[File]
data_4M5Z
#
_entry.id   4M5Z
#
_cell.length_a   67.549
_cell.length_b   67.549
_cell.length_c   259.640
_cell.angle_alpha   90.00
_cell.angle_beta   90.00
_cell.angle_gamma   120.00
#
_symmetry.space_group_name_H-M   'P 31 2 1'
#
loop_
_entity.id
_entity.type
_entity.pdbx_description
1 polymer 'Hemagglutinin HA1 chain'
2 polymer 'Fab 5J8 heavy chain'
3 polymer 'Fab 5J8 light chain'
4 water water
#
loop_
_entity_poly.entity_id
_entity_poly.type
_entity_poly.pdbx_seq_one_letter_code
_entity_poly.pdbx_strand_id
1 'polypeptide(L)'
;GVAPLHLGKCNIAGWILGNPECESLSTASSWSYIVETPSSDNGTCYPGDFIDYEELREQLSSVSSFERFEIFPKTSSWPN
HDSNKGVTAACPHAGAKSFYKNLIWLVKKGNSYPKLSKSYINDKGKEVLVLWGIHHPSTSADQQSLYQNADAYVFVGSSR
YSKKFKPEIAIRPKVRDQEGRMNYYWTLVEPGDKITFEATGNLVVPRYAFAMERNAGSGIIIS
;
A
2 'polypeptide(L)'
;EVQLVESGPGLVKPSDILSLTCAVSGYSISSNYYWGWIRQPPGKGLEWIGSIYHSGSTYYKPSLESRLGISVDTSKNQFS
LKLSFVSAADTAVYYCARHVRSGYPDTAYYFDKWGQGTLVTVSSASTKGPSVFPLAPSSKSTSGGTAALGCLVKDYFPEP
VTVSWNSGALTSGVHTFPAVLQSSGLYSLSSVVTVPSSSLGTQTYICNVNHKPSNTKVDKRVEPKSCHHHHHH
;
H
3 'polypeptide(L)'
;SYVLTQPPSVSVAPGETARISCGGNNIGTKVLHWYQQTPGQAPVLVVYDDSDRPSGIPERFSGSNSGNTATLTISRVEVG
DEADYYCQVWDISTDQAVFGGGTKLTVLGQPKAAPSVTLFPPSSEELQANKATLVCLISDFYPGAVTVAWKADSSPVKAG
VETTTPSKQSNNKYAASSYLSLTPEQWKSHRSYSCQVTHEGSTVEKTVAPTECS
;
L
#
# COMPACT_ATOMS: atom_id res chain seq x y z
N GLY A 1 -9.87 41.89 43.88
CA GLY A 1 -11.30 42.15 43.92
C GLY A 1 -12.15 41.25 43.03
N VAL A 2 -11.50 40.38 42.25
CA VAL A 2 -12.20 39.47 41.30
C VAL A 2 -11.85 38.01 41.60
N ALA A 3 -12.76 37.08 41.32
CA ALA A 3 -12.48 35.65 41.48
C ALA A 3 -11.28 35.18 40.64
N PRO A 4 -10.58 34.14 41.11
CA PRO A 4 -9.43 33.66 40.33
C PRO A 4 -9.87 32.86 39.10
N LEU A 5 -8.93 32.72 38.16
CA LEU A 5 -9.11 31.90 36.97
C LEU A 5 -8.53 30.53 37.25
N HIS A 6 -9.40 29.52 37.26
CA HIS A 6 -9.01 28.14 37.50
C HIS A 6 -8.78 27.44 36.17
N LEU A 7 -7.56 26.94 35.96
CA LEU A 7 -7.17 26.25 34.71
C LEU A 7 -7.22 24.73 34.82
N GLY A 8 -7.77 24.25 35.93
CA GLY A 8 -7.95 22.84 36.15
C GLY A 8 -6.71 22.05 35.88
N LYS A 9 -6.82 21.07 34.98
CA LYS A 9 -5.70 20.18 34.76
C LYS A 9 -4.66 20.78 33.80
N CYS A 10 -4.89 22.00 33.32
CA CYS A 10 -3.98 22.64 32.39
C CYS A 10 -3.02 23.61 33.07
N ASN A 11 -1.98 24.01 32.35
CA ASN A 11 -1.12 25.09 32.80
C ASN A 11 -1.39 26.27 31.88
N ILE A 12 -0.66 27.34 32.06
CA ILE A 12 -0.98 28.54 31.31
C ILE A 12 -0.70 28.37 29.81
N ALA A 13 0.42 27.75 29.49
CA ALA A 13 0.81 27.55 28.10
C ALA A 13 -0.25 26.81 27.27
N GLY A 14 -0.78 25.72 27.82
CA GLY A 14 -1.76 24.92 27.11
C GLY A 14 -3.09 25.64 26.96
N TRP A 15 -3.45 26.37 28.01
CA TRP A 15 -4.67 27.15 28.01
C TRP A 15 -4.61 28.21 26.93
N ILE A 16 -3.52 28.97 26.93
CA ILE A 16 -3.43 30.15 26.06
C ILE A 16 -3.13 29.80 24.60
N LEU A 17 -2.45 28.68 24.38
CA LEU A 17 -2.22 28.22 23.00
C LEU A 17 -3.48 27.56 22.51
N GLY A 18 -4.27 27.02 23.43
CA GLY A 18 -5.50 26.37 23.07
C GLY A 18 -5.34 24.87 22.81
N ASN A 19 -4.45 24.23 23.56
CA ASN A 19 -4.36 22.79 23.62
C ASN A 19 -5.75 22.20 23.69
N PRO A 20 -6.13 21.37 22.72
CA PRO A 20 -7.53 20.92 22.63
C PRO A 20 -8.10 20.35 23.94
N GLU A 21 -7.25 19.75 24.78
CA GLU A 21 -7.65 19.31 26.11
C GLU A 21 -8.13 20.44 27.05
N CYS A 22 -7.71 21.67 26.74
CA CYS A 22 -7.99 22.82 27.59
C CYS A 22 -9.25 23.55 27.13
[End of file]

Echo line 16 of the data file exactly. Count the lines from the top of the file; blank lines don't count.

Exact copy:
_entity.type